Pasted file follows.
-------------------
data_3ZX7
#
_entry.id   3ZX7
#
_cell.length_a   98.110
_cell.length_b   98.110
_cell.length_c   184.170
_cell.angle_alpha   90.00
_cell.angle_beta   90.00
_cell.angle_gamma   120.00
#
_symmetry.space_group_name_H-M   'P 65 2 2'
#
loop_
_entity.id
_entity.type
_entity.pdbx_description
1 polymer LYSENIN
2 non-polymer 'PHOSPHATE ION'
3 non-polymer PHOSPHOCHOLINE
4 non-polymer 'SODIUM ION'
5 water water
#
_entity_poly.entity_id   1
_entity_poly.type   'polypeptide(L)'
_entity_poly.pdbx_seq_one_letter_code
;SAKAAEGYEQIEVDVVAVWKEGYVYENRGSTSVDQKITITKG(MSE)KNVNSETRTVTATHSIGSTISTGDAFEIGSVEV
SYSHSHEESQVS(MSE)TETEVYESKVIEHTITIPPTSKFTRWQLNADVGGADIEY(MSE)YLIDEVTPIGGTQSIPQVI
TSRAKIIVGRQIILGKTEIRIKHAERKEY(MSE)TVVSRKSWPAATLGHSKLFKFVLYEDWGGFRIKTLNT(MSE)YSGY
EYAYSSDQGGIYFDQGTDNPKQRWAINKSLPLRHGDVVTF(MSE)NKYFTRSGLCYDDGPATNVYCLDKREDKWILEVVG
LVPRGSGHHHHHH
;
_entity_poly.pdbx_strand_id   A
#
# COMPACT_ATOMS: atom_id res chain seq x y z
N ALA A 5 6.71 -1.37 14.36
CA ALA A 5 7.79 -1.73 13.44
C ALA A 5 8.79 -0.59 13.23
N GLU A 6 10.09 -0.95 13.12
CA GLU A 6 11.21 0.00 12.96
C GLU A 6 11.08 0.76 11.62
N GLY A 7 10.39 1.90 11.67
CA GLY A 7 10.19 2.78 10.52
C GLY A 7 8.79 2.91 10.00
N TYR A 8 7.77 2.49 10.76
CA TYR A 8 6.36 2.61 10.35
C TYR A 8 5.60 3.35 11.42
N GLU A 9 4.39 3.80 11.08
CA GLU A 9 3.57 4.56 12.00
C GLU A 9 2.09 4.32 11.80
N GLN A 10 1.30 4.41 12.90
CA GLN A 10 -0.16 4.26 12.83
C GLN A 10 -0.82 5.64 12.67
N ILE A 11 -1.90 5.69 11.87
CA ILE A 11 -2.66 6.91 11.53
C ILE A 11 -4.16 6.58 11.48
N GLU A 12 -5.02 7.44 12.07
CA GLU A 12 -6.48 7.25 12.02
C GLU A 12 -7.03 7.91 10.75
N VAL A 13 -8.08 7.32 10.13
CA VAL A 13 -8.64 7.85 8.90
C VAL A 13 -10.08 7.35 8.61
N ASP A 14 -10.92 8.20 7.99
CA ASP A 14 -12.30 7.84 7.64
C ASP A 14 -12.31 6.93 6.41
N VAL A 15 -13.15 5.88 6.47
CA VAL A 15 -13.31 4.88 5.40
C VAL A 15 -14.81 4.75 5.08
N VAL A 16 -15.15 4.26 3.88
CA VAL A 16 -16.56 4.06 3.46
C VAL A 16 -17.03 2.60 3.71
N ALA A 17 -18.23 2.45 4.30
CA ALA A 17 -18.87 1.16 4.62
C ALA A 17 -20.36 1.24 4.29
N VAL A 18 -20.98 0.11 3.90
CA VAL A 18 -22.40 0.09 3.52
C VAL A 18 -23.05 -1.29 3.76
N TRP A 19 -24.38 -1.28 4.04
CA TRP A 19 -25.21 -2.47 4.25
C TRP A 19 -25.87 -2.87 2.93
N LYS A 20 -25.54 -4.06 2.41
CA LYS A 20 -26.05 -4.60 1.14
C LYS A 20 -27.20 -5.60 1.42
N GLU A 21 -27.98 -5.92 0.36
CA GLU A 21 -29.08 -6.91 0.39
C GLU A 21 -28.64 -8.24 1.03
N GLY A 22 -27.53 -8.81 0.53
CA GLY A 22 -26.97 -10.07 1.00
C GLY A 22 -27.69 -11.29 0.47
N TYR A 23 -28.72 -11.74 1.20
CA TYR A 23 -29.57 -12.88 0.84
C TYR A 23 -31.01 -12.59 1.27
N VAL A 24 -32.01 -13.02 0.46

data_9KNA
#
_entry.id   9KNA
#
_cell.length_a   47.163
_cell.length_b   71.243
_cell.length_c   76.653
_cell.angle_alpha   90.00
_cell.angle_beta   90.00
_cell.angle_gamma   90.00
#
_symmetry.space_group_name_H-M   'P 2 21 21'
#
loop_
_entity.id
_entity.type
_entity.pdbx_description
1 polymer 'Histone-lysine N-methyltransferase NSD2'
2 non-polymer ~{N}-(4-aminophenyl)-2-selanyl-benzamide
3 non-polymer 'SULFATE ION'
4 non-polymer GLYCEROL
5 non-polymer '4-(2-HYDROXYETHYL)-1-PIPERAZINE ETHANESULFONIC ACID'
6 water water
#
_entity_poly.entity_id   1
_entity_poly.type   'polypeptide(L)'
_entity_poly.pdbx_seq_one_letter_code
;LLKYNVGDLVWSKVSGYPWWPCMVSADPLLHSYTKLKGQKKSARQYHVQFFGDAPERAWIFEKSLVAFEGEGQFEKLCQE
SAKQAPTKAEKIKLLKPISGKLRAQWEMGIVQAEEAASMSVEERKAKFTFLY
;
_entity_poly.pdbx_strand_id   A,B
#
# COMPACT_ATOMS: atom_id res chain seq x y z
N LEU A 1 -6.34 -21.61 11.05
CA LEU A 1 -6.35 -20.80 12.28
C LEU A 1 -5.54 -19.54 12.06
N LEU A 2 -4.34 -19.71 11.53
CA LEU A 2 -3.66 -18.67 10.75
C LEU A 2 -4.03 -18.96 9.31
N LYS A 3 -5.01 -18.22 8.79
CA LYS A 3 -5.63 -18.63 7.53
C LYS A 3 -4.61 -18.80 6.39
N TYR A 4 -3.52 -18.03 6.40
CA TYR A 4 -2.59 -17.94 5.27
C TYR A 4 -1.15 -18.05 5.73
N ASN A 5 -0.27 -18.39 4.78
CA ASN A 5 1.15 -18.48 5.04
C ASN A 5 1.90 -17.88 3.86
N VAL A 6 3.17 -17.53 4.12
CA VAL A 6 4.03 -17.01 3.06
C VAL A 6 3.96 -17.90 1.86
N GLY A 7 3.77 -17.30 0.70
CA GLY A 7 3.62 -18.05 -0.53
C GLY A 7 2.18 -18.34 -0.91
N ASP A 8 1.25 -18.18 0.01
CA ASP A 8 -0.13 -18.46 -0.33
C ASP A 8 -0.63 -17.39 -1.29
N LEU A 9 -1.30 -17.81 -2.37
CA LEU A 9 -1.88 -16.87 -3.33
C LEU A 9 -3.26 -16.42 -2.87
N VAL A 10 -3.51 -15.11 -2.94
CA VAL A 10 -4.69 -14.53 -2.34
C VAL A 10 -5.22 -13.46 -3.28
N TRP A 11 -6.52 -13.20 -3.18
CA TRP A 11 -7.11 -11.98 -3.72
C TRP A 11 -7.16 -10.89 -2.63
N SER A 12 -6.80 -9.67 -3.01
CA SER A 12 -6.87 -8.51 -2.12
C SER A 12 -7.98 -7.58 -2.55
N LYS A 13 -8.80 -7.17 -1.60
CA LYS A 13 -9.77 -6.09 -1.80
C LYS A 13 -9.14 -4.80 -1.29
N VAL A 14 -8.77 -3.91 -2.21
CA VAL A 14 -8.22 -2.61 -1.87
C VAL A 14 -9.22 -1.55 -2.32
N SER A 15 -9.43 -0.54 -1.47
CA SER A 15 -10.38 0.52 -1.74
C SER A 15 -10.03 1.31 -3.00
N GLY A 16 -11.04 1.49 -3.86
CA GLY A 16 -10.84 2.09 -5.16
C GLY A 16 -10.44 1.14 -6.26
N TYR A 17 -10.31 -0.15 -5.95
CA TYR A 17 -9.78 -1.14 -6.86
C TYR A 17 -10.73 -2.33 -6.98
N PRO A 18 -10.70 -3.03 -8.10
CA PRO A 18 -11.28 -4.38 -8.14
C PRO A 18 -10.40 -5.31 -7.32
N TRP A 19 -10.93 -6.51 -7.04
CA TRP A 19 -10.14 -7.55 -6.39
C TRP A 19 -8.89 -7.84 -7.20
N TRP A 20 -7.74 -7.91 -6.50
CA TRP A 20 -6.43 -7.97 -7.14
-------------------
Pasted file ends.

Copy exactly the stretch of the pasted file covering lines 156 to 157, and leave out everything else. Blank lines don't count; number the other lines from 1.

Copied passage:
C VAL A 10 -5.22 -13.46 -3.28
N TRP A 11 -6.52 -13.20 -3.18